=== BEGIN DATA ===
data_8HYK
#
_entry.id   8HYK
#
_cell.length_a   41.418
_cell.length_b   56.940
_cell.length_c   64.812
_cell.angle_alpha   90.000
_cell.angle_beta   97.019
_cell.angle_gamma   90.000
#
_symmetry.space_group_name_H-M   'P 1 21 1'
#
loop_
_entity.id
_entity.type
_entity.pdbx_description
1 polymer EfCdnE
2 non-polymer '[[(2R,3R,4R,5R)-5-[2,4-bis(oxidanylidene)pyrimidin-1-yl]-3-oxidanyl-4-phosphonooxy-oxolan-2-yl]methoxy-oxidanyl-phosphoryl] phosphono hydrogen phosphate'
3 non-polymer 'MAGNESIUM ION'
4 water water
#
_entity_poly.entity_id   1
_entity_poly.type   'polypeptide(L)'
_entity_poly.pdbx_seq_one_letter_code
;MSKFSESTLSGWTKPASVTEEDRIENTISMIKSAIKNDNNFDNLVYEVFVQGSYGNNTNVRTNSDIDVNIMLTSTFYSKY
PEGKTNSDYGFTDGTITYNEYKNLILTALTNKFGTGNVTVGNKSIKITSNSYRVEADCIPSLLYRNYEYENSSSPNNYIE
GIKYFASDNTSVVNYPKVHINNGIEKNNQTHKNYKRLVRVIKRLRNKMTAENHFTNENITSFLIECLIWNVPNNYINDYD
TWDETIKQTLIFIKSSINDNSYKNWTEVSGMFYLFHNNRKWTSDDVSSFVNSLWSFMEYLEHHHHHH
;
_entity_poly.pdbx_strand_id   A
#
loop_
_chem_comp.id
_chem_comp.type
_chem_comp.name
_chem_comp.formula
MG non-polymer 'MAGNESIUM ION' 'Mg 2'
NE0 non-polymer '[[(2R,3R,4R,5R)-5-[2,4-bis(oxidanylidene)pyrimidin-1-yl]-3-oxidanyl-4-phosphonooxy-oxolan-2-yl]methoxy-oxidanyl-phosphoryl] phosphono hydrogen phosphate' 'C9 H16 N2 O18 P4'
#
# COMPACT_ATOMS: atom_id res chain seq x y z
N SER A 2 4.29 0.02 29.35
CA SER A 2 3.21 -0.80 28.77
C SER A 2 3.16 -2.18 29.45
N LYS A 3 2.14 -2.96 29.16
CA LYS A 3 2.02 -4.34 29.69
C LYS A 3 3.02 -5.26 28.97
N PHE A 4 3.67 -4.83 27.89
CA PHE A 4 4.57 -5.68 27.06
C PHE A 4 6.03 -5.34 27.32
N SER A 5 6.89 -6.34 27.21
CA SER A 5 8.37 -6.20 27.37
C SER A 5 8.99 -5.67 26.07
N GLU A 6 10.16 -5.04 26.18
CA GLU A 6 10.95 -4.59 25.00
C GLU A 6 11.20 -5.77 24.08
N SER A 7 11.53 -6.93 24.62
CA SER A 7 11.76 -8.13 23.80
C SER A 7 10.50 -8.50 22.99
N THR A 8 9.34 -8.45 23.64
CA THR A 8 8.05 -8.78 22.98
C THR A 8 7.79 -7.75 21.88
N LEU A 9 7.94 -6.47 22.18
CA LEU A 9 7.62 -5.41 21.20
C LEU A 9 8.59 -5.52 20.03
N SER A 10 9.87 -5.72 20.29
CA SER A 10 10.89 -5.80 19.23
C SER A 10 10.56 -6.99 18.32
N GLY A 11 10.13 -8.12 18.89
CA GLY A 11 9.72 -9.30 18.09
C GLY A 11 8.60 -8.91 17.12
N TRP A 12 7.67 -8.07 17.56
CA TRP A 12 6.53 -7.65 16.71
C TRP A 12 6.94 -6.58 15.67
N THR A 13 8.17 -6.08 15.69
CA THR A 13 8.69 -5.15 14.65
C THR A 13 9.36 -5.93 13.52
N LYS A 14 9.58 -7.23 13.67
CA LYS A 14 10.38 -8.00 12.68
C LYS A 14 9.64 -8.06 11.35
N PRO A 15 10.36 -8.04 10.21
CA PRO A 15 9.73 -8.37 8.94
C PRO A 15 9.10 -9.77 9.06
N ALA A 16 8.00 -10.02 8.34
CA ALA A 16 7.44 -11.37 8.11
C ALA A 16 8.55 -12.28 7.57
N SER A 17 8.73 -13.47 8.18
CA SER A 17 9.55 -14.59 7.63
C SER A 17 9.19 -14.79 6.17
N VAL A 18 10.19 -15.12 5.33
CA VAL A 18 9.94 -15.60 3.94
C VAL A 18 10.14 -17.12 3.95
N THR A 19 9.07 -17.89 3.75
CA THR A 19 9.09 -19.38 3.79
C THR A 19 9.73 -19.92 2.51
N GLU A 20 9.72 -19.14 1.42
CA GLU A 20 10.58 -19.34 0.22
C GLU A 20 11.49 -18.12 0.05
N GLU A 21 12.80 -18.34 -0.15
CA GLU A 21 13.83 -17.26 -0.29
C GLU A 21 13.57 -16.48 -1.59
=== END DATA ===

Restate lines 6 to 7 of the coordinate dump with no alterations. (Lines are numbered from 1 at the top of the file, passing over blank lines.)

_cell.length_b   56.940
_cell.length_c   64.812